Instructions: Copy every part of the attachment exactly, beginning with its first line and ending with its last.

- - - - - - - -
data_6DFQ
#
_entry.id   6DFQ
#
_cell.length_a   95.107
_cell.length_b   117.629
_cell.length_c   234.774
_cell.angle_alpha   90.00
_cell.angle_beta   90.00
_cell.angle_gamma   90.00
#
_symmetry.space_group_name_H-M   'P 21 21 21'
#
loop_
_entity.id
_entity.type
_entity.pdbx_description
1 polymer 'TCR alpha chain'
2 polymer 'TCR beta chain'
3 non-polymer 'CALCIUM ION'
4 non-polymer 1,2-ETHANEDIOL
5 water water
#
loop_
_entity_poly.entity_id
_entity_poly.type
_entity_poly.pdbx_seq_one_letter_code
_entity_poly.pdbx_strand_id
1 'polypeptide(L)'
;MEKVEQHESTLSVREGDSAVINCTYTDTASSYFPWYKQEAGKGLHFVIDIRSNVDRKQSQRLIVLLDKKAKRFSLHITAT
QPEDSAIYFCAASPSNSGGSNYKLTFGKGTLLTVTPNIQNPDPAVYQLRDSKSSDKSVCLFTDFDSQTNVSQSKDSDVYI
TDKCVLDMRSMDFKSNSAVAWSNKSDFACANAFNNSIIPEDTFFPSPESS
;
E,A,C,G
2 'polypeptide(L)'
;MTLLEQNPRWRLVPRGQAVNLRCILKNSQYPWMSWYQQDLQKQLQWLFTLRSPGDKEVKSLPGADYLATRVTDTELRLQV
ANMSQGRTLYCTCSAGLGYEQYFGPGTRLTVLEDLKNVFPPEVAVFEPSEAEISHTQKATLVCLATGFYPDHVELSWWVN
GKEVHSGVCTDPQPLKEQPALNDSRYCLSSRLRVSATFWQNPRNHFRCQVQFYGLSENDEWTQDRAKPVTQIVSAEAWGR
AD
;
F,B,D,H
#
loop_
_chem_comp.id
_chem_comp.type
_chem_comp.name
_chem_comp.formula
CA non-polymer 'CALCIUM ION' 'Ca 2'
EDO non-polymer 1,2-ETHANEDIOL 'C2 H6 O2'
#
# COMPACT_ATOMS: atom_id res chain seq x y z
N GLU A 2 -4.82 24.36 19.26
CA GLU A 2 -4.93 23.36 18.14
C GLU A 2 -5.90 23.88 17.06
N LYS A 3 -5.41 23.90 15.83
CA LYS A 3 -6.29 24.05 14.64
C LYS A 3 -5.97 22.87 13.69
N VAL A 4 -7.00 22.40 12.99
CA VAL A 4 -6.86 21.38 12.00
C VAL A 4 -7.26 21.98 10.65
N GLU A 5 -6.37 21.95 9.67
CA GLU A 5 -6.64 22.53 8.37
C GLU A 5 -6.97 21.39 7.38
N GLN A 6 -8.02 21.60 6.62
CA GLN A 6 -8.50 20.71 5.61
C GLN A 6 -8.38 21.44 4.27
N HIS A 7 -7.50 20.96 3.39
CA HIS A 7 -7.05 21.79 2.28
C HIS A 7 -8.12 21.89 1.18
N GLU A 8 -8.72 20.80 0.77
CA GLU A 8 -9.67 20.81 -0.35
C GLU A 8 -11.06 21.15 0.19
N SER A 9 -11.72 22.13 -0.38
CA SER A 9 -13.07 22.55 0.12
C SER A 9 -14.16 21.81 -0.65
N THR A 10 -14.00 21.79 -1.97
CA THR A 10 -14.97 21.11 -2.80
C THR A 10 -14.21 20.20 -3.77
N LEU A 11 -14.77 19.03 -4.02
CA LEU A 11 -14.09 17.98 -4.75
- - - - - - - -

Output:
data_6DFQ
#
_entry.id   6DFQ
#
_cell.length_a   95.107
_cell.length_b   117.629
_cell.length_c   234.774
_cell.angle_alpha   90.00
_cell.angle_beta   90.00
_cell.angle_gamma   90.00
#
_symmetry.space_group_name_H-M   'P 21 21 21'
#
loop_
_entity.id
_entity.type
_entity.pdbx_description
1 polymer 'TCR alpha chain'
2 polymer 'TCR beta chain'
3 non-polymer 'CALCIUM ION'
4 non-polymer 1,2-ETHANEDIOL
5 water water
#
loop_
_entity_poly.entity_id
_entity_poly.type
_entity_poly.pdbx_seq_one_letter_code
_entity_poly.pdbx_strand_id
1 'polypeptide(L)'
;MEKVEQHESTLSVREGDSAVINCTYTDTASSYFPWYKQEAGKGLHFVIDIRSNVDRKQSQRLIVLLDKKAKRFSLHITAT
QPEDSAIYFCAASPSNSGGSNYKLTFGKGTLLTVTPNIQNPDPAVYQLRDSKSSDKSVCLFTDFDSQTNVSQSKDSDVYI
TDKCVLDMRSMDFKSNSAVAWSNKSDFACANAFNNSIIPEDTFFPSPESS
;
E,A,C,G
2 'polypeptide(L)'
;MTLLEQNPRWRLVPRGQAVNLRCILKNSQYPWMSWYQQDLQKQLQWLFTLRSPGDKEVKSLPGADYLATRVTDTELRLQV
ANMSQGRTLYCTCSAGLGYEQYFGPGTRLTVLEDLKNVFPPEVAVFEPSEAEISHTQKATLVCLATGFYPDHVELSWWVN
GKEVHSGVCTDPQPLKEQPALNDSRYCLSSRLRVSATFWQNPRNHFRCQVQFYGLSENDEWTQDRAKPVTQIVSAEAWGR
AD
;
F,B,D,H
#
loop_
_chem_comp.id
_chem_comp.type
_chem_comp.name
_chem_comp.formula
CA non-polymer 'CALCIUM ION' 'Ca 2'
EDO non-polymer 1,2-ETHANEDIOL 'C2 H6 O2'
#
# COMPACT_ATOMS: atom_id res chain seq x y z
N GLU A 2 -4.82 24.36 19.26
CA GLU A 2 -4.93 23.36 18.14
C GLU A 2 -5.90 23.88 17.06
N LYS A 3 -5.41 23.90 15.83
CA LYS A 3 -6.29 24.05 14.64
C LYS A 3 -5.97 22.87 13.69
N VAL A 4 -7.00 22.40 12.99
CA VAL A 4 -6.86 21.38 12.00
C VAL A 4 -7.26 21.98 10.65
N GLU A 5 -6.37 21.95 9.67
CA GLU A 5 -6.64 22.53 8.37
C GLU A 5 -6.97 21.39 7.38
N GLN A 6 -8.02 21.60 6.62
CA GLN A 6 -8.50 20.71 5.61
C GLN A 6 -8.38 21.44 4.27
N HIS A 7 -7.50 20.96 3.39
CA HIS A 7 -7.05 21.79 2.28
C HIS A 7 -8.12 21.89 1.18
N GLU A 8 -8.72 20.80 0.77
CA GLU A 8 -9.67 20.81 -0.35
C GLU A 8 -11.06 21.15 0.19
N SER A 9 -11.72 22.13 -0.38
CA SER A 9 -13.07 22.55 0.12
C SER A 9 -14.16 21.81 -0.65
N THR A 10 -14.00 21.79 -1.97
CA THR A 10 -14.97 21.11 -2.80
C THR A 10 -14.21 20.20 -3.77
N LEU A 11 -14.77 19.03 -4.02
CA LEU A 11 -14.09 17.98 -4.75